By Katie East
I recently saw a photo posted on Facebook that got me thinking. It was one of those inspirational memes that said “What’s the BEST that could happen?” My first response was to think what a cute reminder to look at your life more positively. After a minute more I realized how amazing life could be if we actually lived our lives with that outlook.
The meme is obviously a play on the phrase: “What’s the worst that could happen?” At its core, that phrase is still trying to get you to go out there and live your dreams. As in, why not try that thing you’ve wanted to do, what’s the worst that could happen?
I appreciate that common phrase and often do live by this credo. It plays to my analytical and cynical nature. But even more so it appeases my fears, paranoia and dread about the future.
As an artistic person, I experience an equal amount of narcissism and complete self-loathing; apparently, this is common. When you create “art,” you are putting yourself out there in every way possible. You want people to like you and what you’ve created but you also can’t worry if they will otherwise you’d never actually produce anything; it’s a vicious cycle.
“What’s the worst that could happen?” is something you constantly think to yourself when you’re an artist. It forces you to assess the risk of failing with the chance of succeeding. Still, it does immediately put you in a negative head space. It gets you thinking about the worst-case scenario and gives power to fear-based thinking.
Just switching the word “worst” with “best” changes this idea completely. It starts you off a step ahead. It’s even better than making a pro’s and con’s list. Your brain immediately goes to the best case scenario and dreams of what’s yet to come. If you naturally tend to be a worrier your brain will eventually slap you back down to reality and force some negative possibilities in your head. Still, it’s a great place to start.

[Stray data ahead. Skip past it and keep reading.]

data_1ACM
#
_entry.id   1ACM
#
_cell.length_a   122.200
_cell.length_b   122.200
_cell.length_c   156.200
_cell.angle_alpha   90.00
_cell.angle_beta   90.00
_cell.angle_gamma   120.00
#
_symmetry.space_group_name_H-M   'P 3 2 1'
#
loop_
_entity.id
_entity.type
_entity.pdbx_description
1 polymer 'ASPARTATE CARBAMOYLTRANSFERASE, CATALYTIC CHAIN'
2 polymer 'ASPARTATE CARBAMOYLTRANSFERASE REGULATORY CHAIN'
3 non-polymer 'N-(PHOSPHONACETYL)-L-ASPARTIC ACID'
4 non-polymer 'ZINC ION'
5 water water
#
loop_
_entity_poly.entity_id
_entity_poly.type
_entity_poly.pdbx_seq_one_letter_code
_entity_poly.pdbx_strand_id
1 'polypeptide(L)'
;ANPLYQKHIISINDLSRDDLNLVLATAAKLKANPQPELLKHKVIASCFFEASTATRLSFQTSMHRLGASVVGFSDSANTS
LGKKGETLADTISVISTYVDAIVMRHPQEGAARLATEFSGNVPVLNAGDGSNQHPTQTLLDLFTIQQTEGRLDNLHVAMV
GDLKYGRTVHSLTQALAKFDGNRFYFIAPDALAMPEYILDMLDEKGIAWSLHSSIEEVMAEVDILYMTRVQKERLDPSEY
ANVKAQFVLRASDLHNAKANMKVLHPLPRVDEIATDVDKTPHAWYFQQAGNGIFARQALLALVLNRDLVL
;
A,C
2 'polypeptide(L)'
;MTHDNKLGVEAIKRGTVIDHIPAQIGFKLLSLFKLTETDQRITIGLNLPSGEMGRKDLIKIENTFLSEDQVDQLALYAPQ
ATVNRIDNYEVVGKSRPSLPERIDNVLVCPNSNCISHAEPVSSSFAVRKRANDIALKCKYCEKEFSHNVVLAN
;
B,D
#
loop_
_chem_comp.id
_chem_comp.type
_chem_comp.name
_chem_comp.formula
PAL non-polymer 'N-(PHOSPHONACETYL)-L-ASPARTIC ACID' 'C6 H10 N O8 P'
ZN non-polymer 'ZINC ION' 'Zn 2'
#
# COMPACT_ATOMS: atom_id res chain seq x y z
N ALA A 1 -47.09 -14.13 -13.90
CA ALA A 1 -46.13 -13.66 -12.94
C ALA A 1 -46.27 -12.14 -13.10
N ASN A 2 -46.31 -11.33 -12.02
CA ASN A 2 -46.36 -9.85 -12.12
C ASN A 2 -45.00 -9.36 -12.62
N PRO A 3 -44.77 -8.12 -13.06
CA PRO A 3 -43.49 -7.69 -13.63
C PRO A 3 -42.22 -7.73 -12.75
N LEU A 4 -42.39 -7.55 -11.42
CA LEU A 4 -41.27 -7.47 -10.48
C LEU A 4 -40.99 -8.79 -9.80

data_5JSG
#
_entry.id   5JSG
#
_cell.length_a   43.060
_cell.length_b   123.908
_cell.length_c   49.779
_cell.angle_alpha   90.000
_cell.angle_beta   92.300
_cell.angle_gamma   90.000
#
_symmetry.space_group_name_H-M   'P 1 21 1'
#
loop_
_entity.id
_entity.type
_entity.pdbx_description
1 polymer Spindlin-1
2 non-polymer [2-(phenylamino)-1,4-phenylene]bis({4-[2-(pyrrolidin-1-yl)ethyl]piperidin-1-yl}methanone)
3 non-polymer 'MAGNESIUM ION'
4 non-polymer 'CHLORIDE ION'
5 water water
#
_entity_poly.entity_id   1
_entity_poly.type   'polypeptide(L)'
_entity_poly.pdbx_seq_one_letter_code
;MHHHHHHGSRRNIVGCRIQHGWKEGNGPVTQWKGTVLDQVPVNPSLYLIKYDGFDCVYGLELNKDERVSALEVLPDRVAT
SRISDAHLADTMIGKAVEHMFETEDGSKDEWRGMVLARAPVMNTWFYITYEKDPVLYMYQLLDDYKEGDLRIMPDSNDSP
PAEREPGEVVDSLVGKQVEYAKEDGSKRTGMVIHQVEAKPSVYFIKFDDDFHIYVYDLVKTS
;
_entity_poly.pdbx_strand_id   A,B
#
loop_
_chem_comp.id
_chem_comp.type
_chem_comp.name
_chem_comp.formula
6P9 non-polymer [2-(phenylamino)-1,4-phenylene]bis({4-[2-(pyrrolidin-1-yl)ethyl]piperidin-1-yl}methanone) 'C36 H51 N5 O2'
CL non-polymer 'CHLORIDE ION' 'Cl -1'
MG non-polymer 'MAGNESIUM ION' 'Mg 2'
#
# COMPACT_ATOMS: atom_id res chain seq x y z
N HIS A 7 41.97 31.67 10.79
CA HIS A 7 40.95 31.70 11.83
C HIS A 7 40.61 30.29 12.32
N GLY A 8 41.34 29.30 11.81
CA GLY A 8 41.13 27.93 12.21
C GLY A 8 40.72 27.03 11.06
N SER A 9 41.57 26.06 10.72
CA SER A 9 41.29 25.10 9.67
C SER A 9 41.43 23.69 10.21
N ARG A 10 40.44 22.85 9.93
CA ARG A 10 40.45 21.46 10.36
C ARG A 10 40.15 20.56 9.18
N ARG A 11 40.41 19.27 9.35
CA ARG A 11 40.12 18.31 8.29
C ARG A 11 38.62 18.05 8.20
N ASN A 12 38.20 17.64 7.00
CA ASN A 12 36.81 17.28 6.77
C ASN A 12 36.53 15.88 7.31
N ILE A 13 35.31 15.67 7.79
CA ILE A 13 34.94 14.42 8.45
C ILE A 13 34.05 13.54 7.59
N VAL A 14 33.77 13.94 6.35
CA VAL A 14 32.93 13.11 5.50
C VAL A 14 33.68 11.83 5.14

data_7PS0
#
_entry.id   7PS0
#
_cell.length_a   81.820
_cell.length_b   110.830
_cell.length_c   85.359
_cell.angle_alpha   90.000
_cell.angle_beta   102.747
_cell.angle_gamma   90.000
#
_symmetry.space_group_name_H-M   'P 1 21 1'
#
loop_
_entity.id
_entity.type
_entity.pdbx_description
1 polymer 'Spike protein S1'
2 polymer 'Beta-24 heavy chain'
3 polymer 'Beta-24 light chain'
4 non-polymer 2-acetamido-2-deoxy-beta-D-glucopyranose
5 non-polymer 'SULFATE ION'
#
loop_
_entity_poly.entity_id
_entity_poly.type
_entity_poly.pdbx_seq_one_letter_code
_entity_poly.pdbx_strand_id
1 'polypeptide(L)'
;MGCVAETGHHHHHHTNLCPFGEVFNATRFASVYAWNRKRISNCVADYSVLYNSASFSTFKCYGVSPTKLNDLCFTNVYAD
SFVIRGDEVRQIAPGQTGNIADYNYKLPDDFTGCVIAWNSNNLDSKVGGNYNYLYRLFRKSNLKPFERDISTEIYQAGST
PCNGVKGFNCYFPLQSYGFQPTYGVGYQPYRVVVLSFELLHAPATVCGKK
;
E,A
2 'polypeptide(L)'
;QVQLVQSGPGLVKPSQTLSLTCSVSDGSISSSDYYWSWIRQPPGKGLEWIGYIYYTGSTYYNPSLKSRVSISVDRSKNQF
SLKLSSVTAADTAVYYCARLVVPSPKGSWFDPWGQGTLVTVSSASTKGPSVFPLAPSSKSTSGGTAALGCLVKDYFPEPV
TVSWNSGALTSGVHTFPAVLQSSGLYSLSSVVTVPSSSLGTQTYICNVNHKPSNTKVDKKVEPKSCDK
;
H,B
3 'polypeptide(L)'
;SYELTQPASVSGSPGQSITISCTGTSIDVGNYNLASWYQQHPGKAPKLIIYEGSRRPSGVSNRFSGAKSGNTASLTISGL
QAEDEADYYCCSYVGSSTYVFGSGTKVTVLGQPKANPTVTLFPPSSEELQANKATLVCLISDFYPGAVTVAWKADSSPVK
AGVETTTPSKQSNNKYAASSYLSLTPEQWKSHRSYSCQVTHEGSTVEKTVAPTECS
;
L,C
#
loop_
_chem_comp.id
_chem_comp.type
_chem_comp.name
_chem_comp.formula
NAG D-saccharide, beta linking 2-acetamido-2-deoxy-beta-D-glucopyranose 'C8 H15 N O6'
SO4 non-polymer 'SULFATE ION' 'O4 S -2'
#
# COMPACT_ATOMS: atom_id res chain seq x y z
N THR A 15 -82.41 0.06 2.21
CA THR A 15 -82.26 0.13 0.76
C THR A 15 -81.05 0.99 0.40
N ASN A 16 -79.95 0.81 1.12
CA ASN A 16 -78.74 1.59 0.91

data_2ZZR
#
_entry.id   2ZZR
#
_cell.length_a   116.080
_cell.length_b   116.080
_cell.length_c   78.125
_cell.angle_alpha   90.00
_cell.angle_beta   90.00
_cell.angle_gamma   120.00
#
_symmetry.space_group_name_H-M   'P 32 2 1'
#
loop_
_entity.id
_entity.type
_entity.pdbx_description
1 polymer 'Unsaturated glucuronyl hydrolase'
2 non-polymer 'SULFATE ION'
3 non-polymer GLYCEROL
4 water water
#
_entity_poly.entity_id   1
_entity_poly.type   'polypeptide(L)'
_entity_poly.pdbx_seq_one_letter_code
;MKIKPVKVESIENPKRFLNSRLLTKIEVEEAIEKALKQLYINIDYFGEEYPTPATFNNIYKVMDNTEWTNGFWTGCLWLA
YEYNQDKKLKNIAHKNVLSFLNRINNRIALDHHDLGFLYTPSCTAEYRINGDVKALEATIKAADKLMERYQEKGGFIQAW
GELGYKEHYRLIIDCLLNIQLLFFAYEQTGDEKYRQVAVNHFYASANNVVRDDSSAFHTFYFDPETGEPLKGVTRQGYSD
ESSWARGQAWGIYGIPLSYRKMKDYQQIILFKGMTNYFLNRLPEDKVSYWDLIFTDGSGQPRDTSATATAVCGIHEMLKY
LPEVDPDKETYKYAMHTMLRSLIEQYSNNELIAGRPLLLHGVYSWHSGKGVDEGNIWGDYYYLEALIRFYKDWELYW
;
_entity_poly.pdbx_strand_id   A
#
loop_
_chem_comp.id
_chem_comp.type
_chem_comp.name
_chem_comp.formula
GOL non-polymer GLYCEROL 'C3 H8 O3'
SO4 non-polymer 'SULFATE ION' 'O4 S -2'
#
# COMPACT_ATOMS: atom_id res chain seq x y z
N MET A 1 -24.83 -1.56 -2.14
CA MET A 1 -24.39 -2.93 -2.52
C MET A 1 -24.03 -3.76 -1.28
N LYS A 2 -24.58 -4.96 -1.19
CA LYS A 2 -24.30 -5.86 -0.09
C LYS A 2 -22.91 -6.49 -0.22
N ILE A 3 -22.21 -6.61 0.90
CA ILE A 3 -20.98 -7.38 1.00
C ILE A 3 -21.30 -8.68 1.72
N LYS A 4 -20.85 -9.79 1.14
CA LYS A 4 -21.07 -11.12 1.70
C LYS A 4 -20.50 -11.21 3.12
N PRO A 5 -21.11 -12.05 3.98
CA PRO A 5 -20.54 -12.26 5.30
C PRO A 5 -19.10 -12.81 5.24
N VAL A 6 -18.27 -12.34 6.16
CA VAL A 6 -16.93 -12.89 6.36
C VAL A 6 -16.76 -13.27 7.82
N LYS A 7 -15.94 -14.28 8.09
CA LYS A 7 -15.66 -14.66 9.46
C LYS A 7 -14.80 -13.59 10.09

For some realists out there the power of positive thinking may have a bad rap. We all know some millennials who were raised by hippies to believe that they can do anything they put their mind to; those people are the worst and rarely produce anything of value in our society. Everyone needs to endure hardships and struggle so they can appreciate when the good stuff happens.
That being said, realists (who are often just pessimists in disguise) can learn a lesson from those spoiled millennials. I know the whole positive thinking idea might sound silly to cynics, but anecdotally and scientifically it actually works.
We’ve all had one of those days where everything seems to go wrong. After the third bad thing happens before you’re even out of the house you start to wonder: “What’s next!?” And it always gets worse from there. Your day becomes the plot of that children’s book Alexander and the Terrible, Horrible, No Good, Very Bad Day.
On days like those, it usually becomes apparent to me that I’m part of the problem. I have to mentally force myself to turn my poor outlook on otherwise bad things will just keep happening.
Research backs this theory too. Babara Fredrickson, a positive psychology researcher at the University of North Carolina, tested three groups of people by showing them positive, negative or neutral images. Then, they were given a sheet of paper that said: “I would like to…” on 20 lines and were asked to write in responses.
Participants who saw images of fear and anger wrote the fewest responses while the ones who saw images of joy wrote down significantly more responses than even the neutral group. So basically, when you experience positive emotions you can see more possibilities in your life and to dream bigger.
I’m not saying that everyone should go out and live their lives in compliance with The Secret. I just see the value in positive thinking and realize the need for it in our high-stress society. So for me, I’m going to start small. The next time I’m contemplating my future or laying out some life goals I’m going to ask myself: “What’s the BEST that could happen?”